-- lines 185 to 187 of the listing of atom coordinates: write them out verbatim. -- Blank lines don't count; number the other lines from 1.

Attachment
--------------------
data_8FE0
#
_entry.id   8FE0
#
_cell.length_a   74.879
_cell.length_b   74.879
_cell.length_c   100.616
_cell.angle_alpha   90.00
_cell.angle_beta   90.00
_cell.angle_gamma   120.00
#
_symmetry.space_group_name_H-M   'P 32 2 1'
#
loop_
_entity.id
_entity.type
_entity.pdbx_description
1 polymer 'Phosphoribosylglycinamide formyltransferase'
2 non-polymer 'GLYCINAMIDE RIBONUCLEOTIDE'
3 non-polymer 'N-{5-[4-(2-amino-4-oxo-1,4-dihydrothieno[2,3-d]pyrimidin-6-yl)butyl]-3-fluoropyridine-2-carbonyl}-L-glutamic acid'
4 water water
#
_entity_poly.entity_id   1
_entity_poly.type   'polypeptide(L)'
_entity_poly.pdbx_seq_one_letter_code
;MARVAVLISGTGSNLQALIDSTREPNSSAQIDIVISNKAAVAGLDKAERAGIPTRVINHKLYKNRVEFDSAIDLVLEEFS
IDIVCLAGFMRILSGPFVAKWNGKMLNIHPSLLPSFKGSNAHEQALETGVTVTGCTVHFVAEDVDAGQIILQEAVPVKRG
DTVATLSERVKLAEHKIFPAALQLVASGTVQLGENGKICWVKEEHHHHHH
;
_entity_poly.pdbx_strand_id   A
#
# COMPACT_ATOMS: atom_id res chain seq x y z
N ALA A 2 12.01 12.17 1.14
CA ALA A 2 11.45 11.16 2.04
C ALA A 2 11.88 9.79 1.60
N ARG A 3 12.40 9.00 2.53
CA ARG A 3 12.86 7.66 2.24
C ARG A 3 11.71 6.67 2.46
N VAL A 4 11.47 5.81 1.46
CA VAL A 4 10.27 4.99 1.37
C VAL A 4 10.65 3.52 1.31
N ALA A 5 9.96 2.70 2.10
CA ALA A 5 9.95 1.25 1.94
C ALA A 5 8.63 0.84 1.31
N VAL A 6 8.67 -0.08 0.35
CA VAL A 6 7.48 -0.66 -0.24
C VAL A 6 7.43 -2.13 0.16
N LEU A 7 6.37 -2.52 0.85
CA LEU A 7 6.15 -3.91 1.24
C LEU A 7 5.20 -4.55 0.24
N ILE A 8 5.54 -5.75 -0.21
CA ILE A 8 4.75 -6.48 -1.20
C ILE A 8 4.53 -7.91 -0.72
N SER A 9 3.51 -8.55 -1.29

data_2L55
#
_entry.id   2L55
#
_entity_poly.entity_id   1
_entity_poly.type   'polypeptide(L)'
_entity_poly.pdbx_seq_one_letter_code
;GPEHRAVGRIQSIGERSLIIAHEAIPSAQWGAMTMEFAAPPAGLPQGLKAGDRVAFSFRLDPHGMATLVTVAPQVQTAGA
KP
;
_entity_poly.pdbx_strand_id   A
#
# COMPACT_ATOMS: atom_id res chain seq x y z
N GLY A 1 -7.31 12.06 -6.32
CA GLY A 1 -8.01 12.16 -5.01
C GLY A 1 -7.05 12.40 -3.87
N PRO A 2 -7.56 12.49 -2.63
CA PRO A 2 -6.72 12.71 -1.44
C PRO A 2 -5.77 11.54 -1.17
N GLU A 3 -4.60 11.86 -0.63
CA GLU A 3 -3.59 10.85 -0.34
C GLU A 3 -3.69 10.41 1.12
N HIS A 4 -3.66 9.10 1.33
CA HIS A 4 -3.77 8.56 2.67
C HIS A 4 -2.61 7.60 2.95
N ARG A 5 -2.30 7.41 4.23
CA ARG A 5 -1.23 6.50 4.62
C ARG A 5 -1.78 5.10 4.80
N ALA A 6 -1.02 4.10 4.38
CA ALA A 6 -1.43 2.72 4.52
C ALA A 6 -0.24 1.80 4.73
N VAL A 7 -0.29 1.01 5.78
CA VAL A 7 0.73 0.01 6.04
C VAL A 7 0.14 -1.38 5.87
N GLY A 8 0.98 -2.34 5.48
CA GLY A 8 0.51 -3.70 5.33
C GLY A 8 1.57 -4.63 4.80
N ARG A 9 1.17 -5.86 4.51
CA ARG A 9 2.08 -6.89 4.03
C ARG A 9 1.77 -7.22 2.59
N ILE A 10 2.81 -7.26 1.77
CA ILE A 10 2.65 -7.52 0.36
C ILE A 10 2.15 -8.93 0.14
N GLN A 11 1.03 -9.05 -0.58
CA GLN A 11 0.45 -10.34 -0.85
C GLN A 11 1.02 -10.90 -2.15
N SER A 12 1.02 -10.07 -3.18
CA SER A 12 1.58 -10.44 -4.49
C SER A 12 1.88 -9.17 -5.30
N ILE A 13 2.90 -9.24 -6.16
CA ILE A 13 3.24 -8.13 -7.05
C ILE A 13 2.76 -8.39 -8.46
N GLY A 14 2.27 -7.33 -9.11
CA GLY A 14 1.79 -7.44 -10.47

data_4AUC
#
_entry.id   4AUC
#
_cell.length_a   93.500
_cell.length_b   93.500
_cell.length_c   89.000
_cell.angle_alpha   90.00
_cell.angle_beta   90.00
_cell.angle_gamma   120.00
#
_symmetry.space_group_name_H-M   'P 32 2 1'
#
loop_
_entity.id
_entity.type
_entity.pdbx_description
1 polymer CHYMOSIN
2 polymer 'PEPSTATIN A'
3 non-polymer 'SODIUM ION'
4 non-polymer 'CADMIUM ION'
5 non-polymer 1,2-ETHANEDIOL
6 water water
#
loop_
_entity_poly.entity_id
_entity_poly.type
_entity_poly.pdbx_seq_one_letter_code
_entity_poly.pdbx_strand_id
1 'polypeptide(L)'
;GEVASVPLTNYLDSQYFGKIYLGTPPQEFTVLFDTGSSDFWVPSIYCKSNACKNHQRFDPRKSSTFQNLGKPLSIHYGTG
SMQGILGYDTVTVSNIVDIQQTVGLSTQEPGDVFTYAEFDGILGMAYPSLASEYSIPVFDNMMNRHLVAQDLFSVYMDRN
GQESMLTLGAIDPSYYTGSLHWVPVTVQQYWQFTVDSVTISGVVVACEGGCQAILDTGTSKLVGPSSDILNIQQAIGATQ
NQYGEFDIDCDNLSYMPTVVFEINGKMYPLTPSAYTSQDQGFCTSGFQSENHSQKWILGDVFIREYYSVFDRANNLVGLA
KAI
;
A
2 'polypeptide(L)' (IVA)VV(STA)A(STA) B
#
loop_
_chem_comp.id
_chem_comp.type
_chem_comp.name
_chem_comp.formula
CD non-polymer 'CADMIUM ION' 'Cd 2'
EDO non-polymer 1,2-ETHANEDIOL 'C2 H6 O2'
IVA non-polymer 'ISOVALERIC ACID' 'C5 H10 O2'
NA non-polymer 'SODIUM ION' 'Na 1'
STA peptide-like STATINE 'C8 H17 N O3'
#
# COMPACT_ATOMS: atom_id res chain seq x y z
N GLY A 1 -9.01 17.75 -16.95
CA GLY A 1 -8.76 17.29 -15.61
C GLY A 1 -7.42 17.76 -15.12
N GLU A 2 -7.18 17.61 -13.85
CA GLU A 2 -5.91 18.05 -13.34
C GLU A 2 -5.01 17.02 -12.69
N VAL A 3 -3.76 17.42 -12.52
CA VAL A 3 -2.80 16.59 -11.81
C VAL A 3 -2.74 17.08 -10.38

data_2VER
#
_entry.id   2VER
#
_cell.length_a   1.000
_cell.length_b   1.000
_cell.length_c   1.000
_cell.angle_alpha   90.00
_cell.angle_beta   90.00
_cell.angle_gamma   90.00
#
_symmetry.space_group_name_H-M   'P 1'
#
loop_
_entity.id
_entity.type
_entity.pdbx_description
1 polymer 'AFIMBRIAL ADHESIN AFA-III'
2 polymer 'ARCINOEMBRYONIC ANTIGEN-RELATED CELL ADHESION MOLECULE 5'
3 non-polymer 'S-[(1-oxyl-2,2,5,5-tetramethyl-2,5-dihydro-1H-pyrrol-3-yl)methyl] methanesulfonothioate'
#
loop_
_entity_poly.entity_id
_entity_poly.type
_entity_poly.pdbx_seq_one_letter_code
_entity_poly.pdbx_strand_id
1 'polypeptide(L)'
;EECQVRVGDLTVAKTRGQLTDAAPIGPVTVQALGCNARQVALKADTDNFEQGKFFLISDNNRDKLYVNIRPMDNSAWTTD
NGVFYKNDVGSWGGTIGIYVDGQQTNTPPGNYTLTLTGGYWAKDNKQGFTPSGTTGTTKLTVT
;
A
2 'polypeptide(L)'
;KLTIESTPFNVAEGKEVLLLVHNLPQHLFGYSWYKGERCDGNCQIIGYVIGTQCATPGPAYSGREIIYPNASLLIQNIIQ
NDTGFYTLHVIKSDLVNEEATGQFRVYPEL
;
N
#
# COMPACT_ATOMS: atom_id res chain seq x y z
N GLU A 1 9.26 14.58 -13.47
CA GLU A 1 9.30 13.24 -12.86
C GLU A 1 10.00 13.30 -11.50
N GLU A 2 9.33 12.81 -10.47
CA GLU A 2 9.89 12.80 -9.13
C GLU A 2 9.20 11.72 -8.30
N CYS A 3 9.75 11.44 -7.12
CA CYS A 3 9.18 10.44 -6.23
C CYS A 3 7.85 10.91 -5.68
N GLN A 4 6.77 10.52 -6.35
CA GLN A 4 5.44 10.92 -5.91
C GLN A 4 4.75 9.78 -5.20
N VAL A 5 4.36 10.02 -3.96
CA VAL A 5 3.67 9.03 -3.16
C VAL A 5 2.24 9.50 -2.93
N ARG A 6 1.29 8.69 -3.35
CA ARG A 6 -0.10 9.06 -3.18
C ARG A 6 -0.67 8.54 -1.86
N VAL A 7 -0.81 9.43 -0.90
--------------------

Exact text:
_entity.pdbx_description
1 polymer 'AFIMBRIAL ADHESIN AFA-III'
2 polymer 'ARCINOEMBRYONIC ANTIGEN-RELATED CELL ADHESION MOLECULE 5'